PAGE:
Now that the Woody Allen-Kristen Stewart opening-film juggernaut of Cafe Society is safely out of the way, the 2016 Cannes Film Festival (May 11 to 22) is finally ready for its Cambodia Day. It’s not exactly an officially branded event, for sure, but who could argue otherwise when Cambodian auteur Rithy Panh and Cambodian-French filmmaker Davy Chou are making back-to-back bows with their latest films on the Croisette today?
Represented by four features and one short film across different sections at Cannes, South Korea remains the country with the biggest presence at the famous French film festival this year. But Cambodia is not far behind: the country boasts as many festival entries this time around as the traditional festival-circuit big-hitters of Japan, Singapore, Iran and India.
Both Panh’s Exile (a special screening in the official selection) and Chou’s Diamond Island (a competition entry at the Critics’ Week sidebar) are co-productions with French partners, with the two films counting on the support of – among others – the influential arthouse broadcaster-producer Arte France.
In film-industry terms, their appearances at Cannes could be seen as a homecoming – but content-wise, the films are thoroughly Cambodian, providing a look at two very different perspectives of the country’s socio-historical reality today.
Having last appeared at Cannes with The Missing Picture – it won the top prize at Cannes’ Un Certain Regard section in 2013 – Panh has returned to the festival with a film that again draws largely on his own personal history.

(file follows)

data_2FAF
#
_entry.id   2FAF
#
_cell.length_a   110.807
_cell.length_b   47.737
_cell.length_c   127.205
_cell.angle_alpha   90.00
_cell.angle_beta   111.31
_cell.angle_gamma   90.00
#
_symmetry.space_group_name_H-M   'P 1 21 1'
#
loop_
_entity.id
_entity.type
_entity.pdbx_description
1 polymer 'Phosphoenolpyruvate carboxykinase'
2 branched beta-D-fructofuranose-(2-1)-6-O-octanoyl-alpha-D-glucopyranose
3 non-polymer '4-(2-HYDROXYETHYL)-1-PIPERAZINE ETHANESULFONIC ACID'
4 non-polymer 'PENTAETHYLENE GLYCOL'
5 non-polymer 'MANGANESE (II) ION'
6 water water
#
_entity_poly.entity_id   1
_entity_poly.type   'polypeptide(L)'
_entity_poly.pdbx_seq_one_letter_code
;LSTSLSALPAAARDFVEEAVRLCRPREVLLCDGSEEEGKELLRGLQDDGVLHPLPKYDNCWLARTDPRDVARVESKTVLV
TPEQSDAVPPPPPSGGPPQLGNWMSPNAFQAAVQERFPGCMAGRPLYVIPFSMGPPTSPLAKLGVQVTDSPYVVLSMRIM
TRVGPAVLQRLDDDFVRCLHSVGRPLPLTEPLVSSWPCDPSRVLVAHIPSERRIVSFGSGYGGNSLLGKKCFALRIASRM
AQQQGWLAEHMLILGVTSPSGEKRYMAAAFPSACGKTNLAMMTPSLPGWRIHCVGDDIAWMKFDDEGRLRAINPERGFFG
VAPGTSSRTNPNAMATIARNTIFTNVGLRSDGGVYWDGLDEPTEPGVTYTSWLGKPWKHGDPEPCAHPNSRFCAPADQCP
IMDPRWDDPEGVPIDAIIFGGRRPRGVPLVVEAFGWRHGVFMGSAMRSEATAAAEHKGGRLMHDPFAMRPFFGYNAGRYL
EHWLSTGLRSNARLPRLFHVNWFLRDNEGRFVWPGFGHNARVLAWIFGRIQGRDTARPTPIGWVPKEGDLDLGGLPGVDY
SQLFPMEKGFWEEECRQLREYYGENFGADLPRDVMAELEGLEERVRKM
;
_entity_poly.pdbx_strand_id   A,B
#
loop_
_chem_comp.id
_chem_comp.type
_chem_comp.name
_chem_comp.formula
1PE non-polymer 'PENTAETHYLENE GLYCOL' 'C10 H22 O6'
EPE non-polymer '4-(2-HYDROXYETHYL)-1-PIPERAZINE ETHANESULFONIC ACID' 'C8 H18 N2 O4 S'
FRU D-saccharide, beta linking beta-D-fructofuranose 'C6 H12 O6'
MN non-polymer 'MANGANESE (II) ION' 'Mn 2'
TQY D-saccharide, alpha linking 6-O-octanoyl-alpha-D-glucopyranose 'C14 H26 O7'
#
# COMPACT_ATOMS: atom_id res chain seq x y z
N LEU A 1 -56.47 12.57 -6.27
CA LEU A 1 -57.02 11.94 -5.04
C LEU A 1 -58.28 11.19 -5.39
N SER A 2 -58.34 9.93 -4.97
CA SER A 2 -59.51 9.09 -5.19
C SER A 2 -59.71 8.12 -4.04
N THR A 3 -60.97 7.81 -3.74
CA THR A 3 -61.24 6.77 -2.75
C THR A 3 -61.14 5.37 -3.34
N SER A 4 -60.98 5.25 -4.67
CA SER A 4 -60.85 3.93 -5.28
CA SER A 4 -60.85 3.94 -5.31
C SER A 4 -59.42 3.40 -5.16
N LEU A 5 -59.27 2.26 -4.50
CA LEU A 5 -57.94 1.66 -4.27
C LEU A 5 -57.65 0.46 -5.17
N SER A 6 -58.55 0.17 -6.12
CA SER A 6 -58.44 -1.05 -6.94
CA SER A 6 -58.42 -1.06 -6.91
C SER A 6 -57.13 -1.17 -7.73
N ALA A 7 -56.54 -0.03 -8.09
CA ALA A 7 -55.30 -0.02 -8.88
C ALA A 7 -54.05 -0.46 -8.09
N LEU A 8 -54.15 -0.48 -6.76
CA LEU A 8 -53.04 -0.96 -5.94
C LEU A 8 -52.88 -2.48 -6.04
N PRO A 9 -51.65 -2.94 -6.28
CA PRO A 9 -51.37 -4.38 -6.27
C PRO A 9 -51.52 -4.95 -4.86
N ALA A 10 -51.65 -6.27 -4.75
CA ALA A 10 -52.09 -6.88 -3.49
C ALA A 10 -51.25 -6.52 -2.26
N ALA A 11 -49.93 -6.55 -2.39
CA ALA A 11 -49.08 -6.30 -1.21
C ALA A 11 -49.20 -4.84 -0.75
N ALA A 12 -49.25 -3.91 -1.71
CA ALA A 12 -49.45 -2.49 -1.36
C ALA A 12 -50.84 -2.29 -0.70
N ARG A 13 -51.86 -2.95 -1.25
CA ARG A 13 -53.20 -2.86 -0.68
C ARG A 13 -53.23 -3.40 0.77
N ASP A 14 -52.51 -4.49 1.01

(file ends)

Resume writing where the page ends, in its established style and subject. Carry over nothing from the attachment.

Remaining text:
In his production notes, the filmmaker describes Exile as “a meditation on absence . . . and on inner solitude, geography, politics” through a story of a boy growing up in Khmer Rouge-ruled Cambodia, and the man he would eventually become.
Promising a “crossing that blends the colours of today and the images of yesterday”, Panh is perhaps hinting at a mix of the heartbreaking visuals of The Missing Picture and the archive-footage montage that shapes last year’s France Is Our Mother Country, a reflective piece about the legacy of French colonialism.
While Panh trawls the past to understand the present, Chou zeroes in on the here and now to seek harbingers of the future.
Having revisited the Khmer Rouge’s deadly legacy on Cambodia’s cinematic heritage with his first feature-length documentary Golden Slumbers, Chou – the grandson of the skilled 1960s and ’70s film producer Van Chann – now turns towards the young people seeking fame and fortune in and around one of the many lavish residential complexes sprouting up across Phnom Penh today.
A follow-up to his short film Cambodia 2099, which received its world premiere at the Directors’ Fortnight program at Cannes two years ago, Diamond Island stars a cast made up entirely of non-professional actors.
Nuon Sobon, who plays the 18-year-old protagonist plunging headlong into Phnom Penh’s spinning nightlife, is a taxi driver, one of the many people he discovered during a four-month search at construction sites and on social media.
While differing in their themes and aesthetics, both Exile and Diamond Island revolve around an anxiety about the uncertain future towards which Cambodian hearts, minds and bodies are careening.
Given its strong and diverse showing at one of the world’s premier film festivals – not to mention achievements attained elsewhere, such as Sotho Kulikar’s awards in Tokyo in 2014 with The Last Reel – Cambodian cinema’s gradual resurgence seems more certain.